Conversion celebration takes a surprise turn — into a wedding


Helen Rados showed up at the Bedford Post Inn north of New York City to celebrate the conversion of her friend Angela Gold.But as she approached, Rados spotted a chuppah on a hill behind the building.

She figured someone else had booked a wedding. Then she saw Angela wearing a white dress with pearls and beading.

Howard Lebowitz, meanwhile, noticed a piece of paper with Hebrew and English on it. He looked at it more closely: Wow, it’s a ketubah, a Jewish wedding contract, for Angela and her husband, Sam. “This is not just a conversion,” Lebowitz realized. “They’re getting married.”

Some 50 people came to the May 7 party, having been invited to celebrate Angela’s conversion and the conversion of her and Sam’s two young sons. It wasn’t long, though, before some of the guests were buzzing about a wedding about to take place.

“It was a big surprise and very exciting,” said Rados, one of Sam’s first cousins.

A week earlier, Angela, 34, had appeared before a beit din, or rabbinical court, and dunked in the mikvah’s ritual waters to complete her conversion; he son Jacob, 2, joined her in the mikvah (6-year-old Haden had pink eye and had to wait a week for his immersion).

Shabbat morning before the surprise wedding, the Golds, who live in Carmel, N.Y., were called to the Torah at the Conservative Temple Beth Shalom in nearby Mahopac as kallah and chatan (bride and groom).

Angela was given her Hebrew name.

Angela had considered the possibility of converting when she and Sam, 62, married seven years ago in a civil service with just a handful of people in attendance. But way too much was going on at the time.

“There were so many changes, leaving my job, leaving my family, moving to another country,” said Angela, who immigrated from the Netherlands to marry Sam. The two had met 11 years ago when she was vacationing in Florida where he lived at the time. Friendship, then a romance, followed.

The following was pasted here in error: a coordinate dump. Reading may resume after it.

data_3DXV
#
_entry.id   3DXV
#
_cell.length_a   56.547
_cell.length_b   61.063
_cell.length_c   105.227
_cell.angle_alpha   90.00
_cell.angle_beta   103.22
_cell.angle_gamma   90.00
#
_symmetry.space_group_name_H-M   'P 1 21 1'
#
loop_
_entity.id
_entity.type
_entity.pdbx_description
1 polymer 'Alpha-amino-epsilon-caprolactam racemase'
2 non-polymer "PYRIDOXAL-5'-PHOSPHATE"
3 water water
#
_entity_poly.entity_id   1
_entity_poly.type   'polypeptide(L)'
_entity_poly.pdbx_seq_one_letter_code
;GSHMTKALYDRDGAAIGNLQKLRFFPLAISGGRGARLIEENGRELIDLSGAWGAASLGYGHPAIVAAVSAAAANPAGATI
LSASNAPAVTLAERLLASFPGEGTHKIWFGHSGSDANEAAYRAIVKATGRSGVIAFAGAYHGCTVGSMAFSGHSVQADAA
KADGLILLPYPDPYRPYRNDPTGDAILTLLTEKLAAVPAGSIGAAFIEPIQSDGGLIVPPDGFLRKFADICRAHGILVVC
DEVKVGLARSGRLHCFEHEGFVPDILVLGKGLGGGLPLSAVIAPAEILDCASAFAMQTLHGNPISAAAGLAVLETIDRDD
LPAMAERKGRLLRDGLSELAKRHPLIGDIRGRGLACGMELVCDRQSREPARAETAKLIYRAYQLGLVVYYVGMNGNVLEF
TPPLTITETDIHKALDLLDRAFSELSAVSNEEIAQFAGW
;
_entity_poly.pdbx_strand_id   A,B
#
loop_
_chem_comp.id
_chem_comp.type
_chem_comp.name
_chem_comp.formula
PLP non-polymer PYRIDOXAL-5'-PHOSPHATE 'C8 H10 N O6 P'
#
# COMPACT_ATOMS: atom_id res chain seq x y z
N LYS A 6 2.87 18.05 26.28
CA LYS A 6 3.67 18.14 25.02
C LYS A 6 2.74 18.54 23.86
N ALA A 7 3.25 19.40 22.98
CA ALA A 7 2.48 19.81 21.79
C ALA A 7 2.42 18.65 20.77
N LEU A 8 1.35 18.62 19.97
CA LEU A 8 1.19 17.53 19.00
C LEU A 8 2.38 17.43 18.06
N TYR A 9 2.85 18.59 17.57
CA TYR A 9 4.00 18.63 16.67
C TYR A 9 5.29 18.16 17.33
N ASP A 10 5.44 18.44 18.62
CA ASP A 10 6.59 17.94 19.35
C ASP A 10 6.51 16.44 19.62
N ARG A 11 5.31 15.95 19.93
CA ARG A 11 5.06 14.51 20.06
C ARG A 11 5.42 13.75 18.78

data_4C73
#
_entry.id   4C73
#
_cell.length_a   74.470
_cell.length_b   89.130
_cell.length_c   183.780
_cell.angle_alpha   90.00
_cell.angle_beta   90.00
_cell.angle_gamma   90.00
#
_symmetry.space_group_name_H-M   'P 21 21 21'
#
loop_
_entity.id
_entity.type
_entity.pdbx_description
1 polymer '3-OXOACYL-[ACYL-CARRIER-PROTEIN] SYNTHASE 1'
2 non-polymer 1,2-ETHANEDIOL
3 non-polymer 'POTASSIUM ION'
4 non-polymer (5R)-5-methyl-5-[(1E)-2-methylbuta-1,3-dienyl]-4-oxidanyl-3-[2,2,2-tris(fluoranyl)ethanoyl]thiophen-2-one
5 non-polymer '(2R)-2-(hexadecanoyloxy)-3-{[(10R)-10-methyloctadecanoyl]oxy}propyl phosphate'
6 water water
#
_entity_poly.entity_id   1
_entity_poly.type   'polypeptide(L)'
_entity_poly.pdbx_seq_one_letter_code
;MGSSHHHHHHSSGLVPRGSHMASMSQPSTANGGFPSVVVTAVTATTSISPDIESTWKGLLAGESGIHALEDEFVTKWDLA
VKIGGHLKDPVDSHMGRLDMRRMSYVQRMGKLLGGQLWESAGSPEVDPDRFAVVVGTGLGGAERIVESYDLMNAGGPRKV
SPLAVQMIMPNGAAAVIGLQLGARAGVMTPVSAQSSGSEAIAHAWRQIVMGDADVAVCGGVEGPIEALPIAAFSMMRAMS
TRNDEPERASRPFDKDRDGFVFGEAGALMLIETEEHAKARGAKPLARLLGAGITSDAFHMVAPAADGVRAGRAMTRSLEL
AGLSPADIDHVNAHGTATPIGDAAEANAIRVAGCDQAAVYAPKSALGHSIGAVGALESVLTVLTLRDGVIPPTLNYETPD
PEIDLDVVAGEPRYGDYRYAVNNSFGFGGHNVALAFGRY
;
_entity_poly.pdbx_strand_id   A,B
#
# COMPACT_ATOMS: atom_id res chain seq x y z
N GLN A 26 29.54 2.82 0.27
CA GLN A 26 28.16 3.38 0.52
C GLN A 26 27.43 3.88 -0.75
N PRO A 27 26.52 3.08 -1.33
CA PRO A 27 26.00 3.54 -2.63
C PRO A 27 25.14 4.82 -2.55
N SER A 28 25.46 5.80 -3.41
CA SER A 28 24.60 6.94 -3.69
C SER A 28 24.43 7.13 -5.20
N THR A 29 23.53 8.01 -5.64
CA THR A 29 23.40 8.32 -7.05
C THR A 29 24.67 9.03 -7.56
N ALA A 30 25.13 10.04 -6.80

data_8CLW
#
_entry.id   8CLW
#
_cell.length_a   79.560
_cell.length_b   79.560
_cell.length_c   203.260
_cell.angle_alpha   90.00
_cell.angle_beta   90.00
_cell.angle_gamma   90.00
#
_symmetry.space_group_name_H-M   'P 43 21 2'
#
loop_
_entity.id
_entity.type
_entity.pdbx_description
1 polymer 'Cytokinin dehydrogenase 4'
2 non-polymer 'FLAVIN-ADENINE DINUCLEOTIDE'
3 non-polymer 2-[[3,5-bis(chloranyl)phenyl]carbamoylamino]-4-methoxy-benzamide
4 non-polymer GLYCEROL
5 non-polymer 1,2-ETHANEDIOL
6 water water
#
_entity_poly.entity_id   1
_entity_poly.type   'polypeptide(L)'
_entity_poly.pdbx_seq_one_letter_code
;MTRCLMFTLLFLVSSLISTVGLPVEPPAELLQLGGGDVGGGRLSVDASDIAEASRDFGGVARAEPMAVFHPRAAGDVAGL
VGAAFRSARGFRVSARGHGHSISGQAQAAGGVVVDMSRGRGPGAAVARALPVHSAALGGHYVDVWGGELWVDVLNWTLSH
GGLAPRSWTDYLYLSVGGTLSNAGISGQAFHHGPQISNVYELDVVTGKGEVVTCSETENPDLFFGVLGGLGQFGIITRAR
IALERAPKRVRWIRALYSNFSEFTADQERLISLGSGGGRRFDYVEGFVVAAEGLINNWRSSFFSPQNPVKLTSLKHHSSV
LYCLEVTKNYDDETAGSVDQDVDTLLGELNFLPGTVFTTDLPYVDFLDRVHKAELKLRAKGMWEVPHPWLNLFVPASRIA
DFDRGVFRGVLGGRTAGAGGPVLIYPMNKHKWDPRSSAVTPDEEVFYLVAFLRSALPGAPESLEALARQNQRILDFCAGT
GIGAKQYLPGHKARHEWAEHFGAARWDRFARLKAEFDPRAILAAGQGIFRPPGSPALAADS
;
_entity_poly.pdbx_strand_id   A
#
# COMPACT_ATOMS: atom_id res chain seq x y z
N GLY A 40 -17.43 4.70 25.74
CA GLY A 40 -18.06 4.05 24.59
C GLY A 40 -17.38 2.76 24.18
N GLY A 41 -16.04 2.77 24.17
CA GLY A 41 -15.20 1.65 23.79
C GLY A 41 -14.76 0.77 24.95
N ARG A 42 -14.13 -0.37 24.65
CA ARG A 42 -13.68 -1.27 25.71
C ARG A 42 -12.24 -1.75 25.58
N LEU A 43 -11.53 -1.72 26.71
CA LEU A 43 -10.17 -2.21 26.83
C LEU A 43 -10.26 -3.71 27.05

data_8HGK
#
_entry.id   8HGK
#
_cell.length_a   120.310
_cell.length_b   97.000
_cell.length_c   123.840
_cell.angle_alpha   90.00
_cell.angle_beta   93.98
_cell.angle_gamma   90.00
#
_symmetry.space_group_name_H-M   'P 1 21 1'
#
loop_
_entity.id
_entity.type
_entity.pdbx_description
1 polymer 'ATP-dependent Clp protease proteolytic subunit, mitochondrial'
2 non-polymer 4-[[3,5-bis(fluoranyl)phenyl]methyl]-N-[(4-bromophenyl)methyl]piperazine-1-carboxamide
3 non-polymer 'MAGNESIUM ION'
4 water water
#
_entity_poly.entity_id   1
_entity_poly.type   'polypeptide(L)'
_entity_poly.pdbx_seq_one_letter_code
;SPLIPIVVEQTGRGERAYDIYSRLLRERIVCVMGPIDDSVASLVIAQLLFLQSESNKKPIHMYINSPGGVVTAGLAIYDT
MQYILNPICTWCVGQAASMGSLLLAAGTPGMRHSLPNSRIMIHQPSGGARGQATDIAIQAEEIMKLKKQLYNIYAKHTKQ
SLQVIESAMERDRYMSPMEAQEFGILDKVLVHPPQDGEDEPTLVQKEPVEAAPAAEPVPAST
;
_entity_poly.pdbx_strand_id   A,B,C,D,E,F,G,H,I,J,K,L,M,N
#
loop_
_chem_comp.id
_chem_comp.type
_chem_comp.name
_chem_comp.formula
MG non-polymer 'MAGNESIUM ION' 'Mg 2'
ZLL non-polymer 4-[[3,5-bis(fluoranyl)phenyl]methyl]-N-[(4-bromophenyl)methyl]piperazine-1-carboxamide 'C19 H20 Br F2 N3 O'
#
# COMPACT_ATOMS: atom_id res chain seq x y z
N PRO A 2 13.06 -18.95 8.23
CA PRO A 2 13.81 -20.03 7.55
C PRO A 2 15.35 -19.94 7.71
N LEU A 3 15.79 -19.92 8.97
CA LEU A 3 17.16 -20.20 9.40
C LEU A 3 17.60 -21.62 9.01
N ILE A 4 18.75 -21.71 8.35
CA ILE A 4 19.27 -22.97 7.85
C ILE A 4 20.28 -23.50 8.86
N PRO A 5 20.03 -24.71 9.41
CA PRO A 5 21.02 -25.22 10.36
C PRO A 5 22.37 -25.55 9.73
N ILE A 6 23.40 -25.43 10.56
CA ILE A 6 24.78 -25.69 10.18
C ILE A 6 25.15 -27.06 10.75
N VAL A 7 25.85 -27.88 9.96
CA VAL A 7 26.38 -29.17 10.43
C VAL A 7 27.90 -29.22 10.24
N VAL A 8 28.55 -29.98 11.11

As for Sam, he says he never wanted to pressure her to convert. “It just fell into place naturally,” he said.

“I couldn’t be more happy for myself; I’m going back to my roots,” said Sam, the son of Holocaust survivors.

The couple had bought a new house a couple of years ago. They joined Beth Shalom about a year ago and then Angela enrolled in an introduction to Judaism class, studying for conversion.

The Golds gradually shared with close family and friends the news that Angela would be converting. All the while, she says, they were thinking: “Wouldn’t it be great to invite people to celebrate the conversion and then have this wedding … Everybody can just show up thinking they’re coming to a brunch, wear whatever they feel like wearing.”

After milling around at the inn (co-owned by actor Richard Gere), guests were directed outside and up the hill where chairs were set up in front of a chuppah. Beth Shalom’s Rabbi Eytan Hammerman welcomed the guests.

“There was whistling and clapping,” Sam said. “I wish I had a camera to snap some of the faces of the people.”

Angela was escorted down the aisle by her mother and Jacob, Sam by his adult daughter, Bari, and Haden.

“It was just a fantasy,” Sam said. “You couldn’t write it any better than it happened.”

Challenges and celebrations


When Andromeda Stevens, 46, found herself falling in love with Judaism, she knew it was time to convert.

She and her husband, Glenn Stevens, who live in Beverlywood, started living a Jewish life together years before they were married, and Andromeda converted after the wedding. “I liked the traditions, and the meaning behind the traditions,” she said. “The symbols were very logical to me and very supportive of humanity and living a justified and good life. I found that really appealing. It was very contrary to my Catholic education.”

In 2010, Andromeda decided to take the leap and begin studying for her conversion. The formal process involved an 18-week class at the Los Angeles campus of Hebrew Union College-Jewish Institute of Religion, attending a Shabbaton, participating in a mock seder with Rabbi Spike Anderson at Stephen S. Wise Temple, writing a journal entry every week, attending Shabbat services at a variety of synagogues and taking a formal written exam. The exam included 18 questions, covering everything from why she wanted to convert and how her family felt about it to facts about Rosh Hashanah, Yom Kippur and the destruction of the First and Second Temples. 

Glenn’s parents are Holocaust survivors, and his father was thrilled when Andromeda told them she was planning to convert. Andromeda’s own mother, who lives in Sherman Oaks, became so fascinated with Judaism that she took an introduction course at a college. At Andromeda’s bachelorette party, her friends gave her Jewish-themed gifts in anticipation of her conversion. 

Andromeda took her final test under the guidance of a family rabbi and met with a beit din in Palm Springs last April. But she didn’t complete the process and go into the mikveh until May, when she traveled to Tel Aviv with Glenn. There, however, she found it wasn’t easy to convince the people running the mikveh to let her in. “They didn’t want to do it, because it was a Reform conversion,” she said. “It felt like a huge bummer. I had gone through all this trouble. Israel was set up as a place [of] refuge for people coming from all walks of life. To turn around and shun somebody for any reason seemed like an oxymoron and didn’t make me happy.”